Dr. DeFina leads The Cooper Institute's Research division that focuses on looking at the benefits of exercise and other health behaviors in numerous health areas including depression and memory in seniors. In addition, she oversees the Cooper Institute/University of Texas Southwestern Research Collaboration with Dr. Scott Grundy from UT Southwestern which develops collaborative research projects with investigators from both institutions. Dr. DeFina has authored and co-authored manuscripts related to, among other topics, brain health, cardiorespiratory fitness, injury in physically active women, and healthy aging.
Laura DeFina received her MD from George Washington University School of Medicine in Washington, DC and completed her post-graduate training at Walter Reed Army Medical Center in Washington, DC. While in the US Army, she practiced medicine at Andrew Radar US Army Health Clinic (Fort Myer, VA) and at Dwight David Eisenhower Army Medical Center (Fort Gordon, GA). In Dallas, she practiced Geriatrics with the Health Texas Provider Network/Baylor Senior Health Network for 12 years prior to joining the Cooper Clinic in 2006 given her interest in prevention and research. After three years at Cooper Clinic, she joined The Cooper Institute to begin a full-time research career and became the Chief Scientific Officer in February of 2013.
Outside of The Cooper Institute, Dr. DeFina has served on the Prevention and Brain Health Group for the Texas State Plan on Alzheimer's Disease since 2009. She was recently appointed to the Texas Council on Alzheimer's Disease and Related Disorders by Governor Perry. Additionally, Dr. DeFina is in the fifth class of Leadership North Texas which is currently underway. In addition to prevention-related activities, she is very active in church volunteer activities especially in the arena of providing a safe environment for children, disabled, and elders alike.
Dr. Willis received his MD from UT Southwestern Medical School in 1980 with post doctoral residency training at LSU in New Orleans and is a board certified ophthalmologist. He received his MPH from the University of North Texas Health Science Center in Fort Worth in 2006 with an emphasis in biostatistics. He has been with the Cooper Institute since 2007 as staff epidemiologist and has authored peer-reviewed journal publications and presented at the annual meeting of the American College of Sports Medicine. Dr. Willis has directed the development of the Cooper-UT Southwestern Biobank at CI and works in concert with UT Southwestern collaborators. His current research interests include healthy aging and the relationship of midlife fitness and modifiable risk factors with health outcomes in Medicare patients.
Beth Wright is the Director of Data Management for The Cooper Institute. She leads a talented team of database specialists in support of the Institute’s data management needs.
Beth began her professional career with the Institute as an intern and moved to full-time staff member shortly thereafter. The Institute provides her the unique opportunity to combine her undergraduate (BSPH in Biostatistics from the University of North Carolina at Chapel Hill) and graduate degrees (MS in Wellness and Fitness from Middle Tennessee State University; PhDc in Epidemiology from the University of Texas at Houston Health Science Center) to explore the relationships between health behaviors and outcomes. Her responsibilities at the Institute have included co-authorship on numerous scientific publications, project management, data management and analysis, as well as morbidity and mortality surveillance for the Cooper Center Longitudinal Study. She maintains membership in the American College of Sports Medicine and the Society for Epidemiologic Research.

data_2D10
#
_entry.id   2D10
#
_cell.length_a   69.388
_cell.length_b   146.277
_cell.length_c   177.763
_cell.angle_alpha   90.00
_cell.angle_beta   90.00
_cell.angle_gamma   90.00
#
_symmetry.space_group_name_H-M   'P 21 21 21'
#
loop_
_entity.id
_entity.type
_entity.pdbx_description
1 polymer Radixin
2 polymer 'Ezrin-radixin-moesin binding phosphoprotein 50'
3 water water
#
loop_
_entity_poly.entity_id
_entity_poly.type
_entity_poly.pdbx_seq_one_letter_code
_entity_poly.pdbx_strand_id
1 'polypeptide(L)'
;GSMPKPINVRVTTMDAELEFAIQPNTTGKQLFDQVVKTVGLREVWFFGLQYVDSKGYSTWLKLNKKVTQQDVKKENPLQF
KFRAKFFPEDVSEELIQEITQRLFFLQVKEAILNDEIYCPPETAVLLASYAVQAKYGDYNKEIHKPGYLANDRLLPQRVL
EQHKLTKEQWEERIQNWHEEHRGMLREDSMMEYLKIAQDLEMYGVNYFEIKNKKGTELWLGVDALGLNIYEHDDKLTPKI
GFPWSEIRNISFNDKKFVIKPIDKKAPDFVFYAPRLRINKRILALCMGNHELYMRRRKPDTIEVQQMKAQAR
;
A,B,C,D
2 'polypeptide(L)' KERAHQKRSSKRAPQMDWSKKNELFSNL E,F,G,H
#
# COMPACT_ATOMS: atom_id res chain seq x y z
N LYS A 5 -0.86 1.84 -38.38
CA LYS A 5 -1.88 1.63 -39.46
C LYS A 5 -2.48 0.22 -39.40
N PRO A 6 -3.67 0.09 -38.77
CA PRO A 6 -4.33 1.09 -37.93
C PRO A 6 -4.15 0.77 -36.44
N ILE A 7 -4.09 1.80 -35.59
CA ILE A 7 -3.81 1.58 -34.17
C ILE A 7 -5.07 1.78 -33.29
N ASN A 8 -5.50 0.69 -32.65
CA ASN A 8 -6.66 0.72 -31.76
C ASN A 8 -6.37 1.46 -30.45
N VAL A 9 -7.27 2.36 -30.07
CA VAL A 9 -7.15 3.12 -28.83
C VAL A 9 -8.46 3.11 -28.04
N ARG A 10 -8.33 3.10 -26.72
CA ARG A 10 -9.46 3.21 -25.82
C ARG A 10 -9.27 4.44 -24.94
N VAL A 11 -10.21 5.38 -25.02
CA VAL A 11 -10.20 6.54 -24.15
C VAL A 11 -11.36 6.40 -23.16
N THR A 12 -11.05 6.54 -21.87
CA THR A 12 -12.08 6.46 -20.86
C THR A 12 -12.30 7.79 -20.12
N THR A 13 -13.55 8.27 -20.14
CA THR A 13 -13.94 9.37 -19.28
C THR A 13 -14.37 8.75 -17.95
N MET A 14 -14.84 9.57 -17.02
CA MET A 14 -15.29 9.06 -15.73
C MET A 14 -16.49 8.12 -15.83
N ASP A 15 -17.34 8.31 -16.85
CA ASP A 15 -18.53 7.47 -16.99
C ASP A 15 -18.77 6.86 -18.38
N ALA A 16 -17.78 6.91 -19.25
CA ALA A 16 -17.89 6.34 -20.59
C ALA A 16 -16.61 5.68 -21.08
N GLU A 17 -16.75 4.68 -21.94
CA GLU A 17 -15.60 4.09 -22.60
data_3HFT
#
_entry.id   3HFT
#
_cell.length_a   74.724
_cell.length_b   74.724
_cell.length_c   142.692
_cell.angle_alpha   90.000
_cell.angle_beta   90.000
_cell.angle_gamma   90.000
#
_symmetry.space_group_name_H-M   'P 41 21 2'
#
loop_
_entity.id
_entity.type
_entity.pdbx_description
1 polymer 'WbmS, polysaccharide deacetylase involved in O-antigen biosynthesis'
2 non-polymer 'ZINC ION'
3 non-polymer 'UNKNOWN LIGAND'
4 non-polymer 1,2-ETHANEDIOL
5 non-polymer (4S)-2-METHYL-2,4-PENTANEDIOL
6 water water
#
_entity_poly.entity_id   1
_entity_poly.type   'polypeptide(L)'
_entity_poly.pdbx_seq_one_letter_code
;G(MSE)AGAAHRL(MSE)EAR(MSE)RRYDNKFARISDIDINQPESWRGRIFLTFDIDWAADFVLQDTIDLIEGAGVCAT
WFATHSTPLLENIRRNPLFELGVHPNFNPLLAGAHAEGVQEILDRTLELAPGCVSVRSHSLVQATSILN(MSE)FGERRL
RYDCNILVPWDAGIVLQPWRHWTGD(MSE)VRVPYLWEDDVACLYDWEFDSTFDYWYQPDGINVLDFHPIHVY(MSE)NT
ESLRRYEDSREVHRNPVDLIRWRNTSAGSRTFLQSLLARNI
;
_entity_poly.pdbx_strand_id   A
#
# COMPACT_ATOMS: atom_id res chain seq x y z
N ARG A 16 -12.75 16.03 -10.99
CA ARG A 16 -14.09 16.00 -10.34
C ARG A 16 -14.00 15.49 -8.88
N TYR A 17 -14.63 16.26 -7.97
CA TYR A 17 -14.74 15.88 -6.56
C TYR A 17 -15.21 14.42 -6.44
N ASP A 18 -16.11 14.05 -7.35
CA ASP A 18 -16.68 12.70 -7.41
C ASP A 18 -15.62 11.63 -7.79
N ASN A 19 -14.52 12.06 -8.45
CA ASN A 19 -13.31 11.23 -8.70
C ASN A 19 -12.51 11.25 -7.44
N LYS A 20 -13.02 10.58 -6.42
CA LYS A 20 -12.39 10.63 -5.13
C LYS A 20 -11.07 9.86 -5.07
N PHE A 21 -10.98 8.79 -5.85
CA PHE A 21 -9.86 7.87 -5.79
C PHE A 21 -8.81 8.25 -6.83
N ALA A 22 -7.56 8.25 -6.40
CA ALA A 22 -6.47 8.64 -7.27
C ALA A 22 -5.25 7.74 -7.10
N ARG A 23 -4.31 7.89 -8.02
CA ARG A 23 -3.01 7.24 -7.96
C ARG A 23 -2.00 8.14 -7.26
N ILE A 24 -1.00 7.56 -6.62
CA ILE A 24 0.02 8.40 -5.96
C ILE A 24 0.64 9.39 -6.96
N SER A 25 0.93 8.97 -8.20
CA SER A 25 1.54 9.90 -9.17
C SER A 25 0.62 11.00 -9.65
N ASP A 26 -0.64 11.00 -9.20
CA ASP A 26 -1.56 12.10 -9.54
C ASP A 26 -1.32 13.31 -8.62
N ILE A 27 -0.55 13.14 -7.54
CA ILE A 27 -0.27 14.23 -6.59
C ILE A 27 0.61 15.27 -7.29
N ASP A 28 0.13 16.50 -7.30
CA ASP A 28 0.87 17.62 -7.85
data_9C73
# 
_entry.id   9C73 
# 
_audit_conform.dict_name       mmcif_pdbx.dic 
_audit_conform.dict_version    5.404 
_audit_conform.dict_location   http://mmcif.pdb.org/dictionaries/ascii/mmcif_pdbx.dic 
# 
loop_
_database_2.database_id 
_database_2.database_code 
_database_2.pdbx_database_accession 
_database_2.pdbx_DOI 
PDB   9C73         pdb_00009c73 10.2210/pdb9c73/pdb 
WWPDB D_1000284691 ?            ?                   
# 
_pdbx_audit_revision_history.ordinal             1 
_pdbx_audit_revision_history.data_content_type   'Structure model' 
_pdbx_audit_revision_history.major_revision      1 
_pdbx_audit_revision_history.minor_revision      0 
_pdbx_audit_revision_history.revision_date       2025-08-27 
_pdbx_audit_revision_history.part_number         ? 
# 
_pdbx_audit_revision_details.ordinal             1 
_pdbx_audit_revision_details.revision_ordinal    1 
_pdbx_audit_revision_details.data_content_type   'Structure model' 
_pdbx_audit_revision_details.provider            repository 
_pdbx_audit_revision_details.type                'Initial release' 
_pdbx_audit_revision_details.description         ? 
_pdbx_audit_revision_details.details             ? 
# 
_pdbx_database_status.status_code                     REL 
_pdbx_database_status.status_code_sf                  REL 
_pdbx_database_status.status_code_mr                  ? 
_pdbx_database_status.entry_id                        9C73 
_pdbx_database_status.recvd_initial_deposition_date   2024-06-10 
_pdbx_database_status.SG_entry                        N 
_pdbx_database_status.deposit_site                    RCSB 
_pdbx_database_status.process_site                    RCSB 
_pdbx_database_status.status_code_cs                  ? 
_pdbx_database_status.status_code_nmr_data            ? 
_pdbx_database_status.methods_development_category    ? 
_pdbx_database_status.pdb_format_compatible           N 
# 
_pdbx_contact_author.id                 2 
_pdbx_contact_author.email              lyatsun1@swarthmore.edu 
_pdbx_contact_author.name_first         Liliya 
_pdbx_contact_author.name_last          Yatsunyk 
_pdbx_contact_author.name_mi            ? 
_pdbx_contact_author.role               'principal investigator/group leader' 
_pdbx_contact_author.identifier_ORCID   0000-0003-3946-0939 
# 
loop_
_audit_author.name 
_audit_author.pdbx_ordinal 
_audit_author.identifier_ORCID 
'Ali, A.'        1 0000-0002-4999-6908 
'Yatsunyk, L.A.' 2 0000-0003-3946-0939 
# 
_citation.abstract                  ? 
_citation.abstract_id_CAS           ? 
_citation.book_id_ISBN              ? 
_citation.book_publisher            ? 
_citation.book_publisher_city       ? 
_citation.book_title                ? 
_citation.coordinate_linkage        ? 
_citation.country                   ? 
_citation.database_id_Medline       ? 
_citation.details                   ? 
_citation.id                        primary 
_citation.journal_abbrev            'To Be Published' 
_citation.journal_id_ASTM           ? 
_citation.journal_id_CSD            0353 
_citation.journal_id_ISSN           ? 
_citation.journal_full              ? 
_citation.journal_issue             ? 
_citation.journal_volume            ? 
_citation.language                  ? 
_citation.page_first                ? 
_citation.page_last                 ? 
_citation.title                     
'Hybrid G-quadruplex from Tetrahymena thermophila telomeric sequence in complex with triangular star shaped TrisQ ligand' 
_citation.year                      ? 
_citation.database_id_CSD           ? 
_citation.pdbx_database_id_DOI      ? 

Carrie Finley serves as a statistician and data analyst in the Research Division of The Cooper Institute. She provides analytic support for Cooper Institute research scientists as well as numerous outside collaborators. She also directs the Nutritional Epidemiology project with the purpose of collecting and analyzing dietary data from Cooper Clinic patients. During her tenure at CI, Carrie has co-authored numerous scientific publications, as well as the book "Healthy Eating Every Day," which uses behavioral change theory to help people improve their eating habits.
Carrie received her BS in nutritional sciences from Texas A&M University and an MS in epidemiology from the University of Texas-Houston School of Public Health. While working at the Institute, Carrie has been able to successfully merge her interests in nutrition, physical activity, wellness, and research methodology.
Jonathan Cohen, PhD, is a Professor of Internal Medicine at the Center for Human Nutrition, University of Texas Southwestern Medical Center at Dallas, where he holds the C. Vincent Prothro Distinguished Chair in Human Nutrition Research, and Director of Genetics at the Cooper Institute.
Dr. Cohen earned his doctorate at the University of Cape Town in South Africa, then moved to UT Southwestern in Dallas where he did postdoctoral training with Scott Grundy and with Helen Hobbs. He remained at UT Southwestern where has focused his research on lipid and lipoprotein metabolism. Together with his scientific partner, Dr Helen Hobbs, he has identified genes responsible for Mendelian disorders of cholesterol transport as well as more common forms of hypocholesterolemia and non-alcoholic fatty liver disease.